We Fight Discrimination
Thousands of individuals, families, health care providers and organizations are taking a stand against unfair, illegal and harmful practices toward people with chronic diseases in the United States. We fight discrimination wherever we find it: in schools, at workplaces and with insurance companies.
“Being an advocate gives me a chance to pay forward the gift that was given to me. I received a kidney from a living donor who gave me a kidney “just because” she wanted to help. I cannot repay my donor, but I can help others who are going through where I’ve been and help them have a fulfilling life.”Curtis Warfield
Together We Can Protect
People with long-term or incurable diseases are seeing a rise in cases of discrimination based on their disease.
Americans have one or more chronic diseases.
People with chronic conditions pay 5 times more for health coverage.
Of people with chronic conditions are unemployed or not working.
Common Chronic Diseases
An estimated 5.5 million Americans have Alzheimer’s disease, a type of dementia that causes problems with thinking, memory and behavior. While there is no known cure, treatments, when accessible, can slow the disease’s onset and improve the quality of life for patients and their caregivers.
More than 50 million people have some form of arthritis, the leading cause of disability in the U.S. Researchers continue to seek a cure and ways to treat symptoms and delay progression of the disease. But insurance companies have created “step therapy” or “fail first” policies to make patients try and fail on cheaper drugs before covering what their doctor prescribed.
About 21 million Americans have been diagnosed with cancer, and it isn’t always a one-time event. Ovarian cancer, leukemia and some types of lymphoma might be treated but could still come back eventually. Medical treatment can be costly and is necessary to prevent cancer’s growth or spread.
Approximately 700,000 Americans are affected by Crohn’s disease, an inflammatory bowel disease that requires constant treatment of inflammation of the digestive or gastrointestinal tract.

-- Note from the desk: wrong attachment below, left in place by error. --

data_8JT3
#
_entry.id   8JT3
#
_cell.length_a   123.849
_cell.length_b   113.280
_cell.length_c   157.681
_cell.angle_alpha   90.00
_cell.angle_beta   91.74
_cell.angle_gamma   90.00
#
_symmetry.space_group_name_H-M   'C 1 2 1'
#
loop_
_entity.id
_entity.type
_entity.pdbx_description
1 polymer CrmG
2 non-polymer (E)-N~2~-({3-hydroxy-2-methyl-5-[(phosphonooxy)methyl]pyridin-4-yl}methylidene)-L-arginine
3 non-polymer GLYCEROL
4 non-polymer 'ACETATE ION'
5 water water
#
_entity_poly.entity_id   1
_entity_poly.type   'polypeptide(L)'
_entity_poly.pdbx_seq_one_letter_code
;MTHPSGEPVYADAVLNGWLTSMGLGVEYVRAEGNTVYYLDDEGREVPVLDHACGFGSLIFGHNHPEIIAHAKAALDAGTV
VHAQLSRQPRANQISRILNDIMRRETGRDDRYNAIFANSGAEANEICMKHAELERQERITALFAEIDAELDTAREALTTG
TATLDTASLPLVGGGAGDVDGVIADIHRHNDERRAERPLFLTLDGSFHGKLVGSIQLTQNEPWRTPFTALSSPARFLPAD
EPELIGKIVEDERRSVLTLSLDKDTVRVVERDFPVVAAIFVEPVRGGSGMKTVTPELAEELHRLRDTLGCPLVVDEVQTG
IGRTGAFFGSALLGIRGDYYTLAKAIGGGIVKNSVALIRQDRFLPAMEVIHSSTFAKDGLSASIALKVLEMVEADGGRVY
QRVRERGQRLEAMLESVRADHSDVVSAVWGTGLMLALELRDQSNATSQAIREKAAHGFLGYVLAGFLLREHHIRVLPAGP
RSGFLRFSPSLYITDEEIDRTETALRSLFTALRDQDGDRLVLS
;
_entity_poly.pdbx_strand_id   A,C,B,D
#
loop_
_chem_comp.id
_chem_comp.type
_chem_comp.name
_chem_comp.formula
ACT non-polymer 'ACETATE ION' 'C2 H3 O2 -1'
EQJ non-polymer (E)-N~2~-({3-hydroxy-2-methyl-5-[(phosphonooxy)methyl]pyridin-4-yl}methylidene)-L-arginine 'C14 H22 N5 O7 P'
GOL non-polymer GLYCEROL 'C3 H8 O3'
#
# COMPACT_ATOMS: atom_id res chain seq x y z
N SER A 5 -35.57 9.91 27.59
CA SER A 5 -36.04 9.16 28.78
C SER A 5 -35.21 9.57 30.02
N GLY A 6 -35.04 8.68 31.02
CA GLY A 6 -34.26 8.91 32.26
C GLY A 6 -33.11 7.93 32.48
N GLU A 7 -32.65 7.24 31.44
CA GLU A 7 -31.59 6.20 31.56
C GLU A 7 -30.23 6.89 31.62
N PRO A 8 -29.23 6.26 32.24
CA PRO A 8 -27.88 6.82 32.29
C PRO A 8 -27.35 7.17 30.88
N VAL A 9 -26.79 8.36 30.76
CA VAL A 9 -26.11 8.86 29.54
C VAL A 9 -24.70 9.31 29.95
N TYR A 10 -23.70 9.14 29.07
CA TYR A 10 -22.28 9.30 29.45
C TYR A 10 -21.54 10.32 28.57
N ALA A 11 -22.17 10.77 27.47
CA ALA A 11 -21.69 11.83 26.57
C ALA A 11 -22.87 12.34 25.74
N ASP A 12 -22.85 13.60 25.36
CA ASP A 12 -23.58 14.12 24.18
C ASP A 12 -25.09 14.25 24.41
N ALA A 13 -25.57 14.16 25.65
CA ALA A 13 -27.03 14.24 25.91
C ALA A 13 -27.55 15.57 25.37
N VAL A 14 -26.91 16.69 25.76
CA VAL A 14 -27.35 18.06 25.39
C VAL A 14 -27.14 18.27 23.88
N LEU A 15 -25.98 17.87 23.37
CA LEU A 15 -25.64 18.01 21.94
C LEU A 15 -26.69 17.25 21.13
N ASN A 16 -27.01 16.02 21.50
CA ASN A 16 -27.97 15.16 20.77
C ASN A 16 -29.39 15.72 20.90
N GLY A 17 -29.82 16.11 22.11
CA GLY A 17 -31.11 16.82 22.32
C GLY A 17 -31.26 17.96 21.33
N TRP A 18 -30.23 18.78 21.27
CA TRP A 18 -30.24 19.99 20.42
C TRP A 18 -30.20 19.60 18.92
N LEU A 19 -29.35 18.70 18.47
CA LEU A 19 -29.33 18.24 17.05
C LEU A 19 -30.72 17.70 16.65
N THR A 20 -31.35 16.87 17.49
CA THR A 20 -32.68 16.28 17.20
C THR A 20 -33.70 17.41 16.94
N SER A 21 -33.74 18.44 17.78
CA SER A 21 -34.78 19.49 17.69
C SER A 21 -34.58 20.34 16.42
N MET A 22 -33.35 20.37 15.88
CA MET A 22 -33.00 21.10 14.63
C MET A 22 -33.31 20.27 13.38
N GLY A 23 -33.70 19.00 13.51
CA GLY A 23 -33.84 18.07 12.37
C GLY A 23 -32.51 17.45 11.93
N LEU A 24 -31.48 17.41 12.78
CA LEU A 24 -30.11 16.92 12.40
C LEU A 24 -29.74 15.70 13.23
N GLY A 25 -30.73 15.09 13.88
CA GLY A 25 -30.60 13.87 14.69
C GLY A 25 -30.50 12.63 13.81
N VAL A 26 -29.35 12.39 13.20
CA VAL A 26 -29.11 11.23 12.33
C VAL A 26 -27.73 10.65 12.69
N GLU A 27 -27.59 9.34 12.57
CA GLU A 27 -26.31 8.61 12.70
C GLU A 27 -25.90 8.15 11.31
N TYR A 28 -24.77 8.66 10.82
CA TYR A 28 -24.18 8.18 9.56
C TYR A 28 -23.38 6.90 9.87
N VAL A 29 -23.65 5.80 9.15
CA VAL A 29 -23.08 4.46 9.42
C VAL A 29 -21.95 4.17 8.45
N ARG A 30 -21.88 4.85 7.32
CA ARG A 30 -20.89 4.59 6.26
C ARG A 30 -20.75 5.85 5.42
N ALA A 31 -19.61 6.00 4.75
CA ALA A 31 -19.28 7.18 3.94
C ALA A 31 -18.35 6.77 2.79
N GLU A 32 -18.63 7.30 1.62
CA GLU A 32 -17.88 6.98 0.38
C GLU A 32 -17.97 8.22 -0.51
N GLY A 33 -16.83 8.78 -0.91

Medical costs are twice as high for the 29.1 million adults and children with diabetes as for people who don’t have diabetes, a disease in which the body’s ability to produce or respond to insulin is impaired, resulting in high blood sugar levels. There is no known cure, but medical devices and therapies help to control and treat or prevent diabetes complications.
Access to care and appropriate medical treatments is critical to the health, family and employment of patients with epilepsy, a chronic neurological condition characterized by seizures. People with epilepsy frequently encounter barriers with their health insurance coverage as well as discrimination at school and in the workplace.
Fibromyalgia is a condition that causes widespread musculoskeletal pain, sleep problems and fatigue. It affects an estimated 5 million Americans.
Heart disease or stroke
Cardiovascular disease, or heart disease, is a term that includes many different heart-related problems, most of which being related to atherosclerosis – a condition that can lead to a heart attack or stroke. Patients with heart conditions need access to the therapies and treatments their doctors prescribe to manage their disease and to avoid a heart event or death.
Affecting 20,000 Americans and 400,000 people worldwide, hemophilia is a bleeding disorder in which the blood does not clot properly. While it is a lifelong condition, it can be managed through treatments such as regular infusions that help to control bleeding, although insurance companies may try to reject coverage for patients because of the costs of treating a chronic disease.
HIV is a virus that attacks the body’s immune system, weakening the body’s ability to fight off infections and disease. With appropriate treatment, it can be managed long-term, but insurance companies have discriminated against HIV patients by putting their needed drugs in different price tiers.
Chronic kidney disease occurs when a person’s kidneys are unable to properly filter toxins from the blood. Patients often must undergo dialysis treatments several times each week to survive. 661,000 Americans have kidney disease, and many face discrimination by insurers looking to cut costs and increase profits. The only cure is a transplant, and post-transplant medications aren’t always covered by health plans.
Chronic obstructive pulmonary disease (COPD)
Chronic obstructive pulmonary disease includes chronic bronchitis and emphysema. This lung disease affects millions of Americans and is the third leading cause of death in the U.S., but it is preventable and treatable. Insurance companies have increasingly limited medication choices to COPD patients, even if it causes harm and discriminates against patients.
Lupus is an autoimmune disease in which the body attacks healthy cells and tissues. It can affect nearly any part of your body, including the heart, joints, skin, lungs, blood, or brain. Many people with lupus end up with additional complications involving their kidneys as well.
Multiple sclerosis is a progressive disease involving damage to the sheaths of nerve cells in the brain and spinal cord, which can lead to impairment of speech and muscle coordination, numbness, blurred vision, severe fatigue or paralysis. More than 400,000 Americans have MS, and many rely on costly or new treatments to manage the disease.
Psoriasis is a skin condition that causes cells to build up rapidly on the surface of skin, creating scaly or red patches of skin that can be itchy and painful. It is a common chronic disease that often comes and goes, but treatment can help keep the skin cells from growing as quickly, improving a patient’s quality of life and comfort level.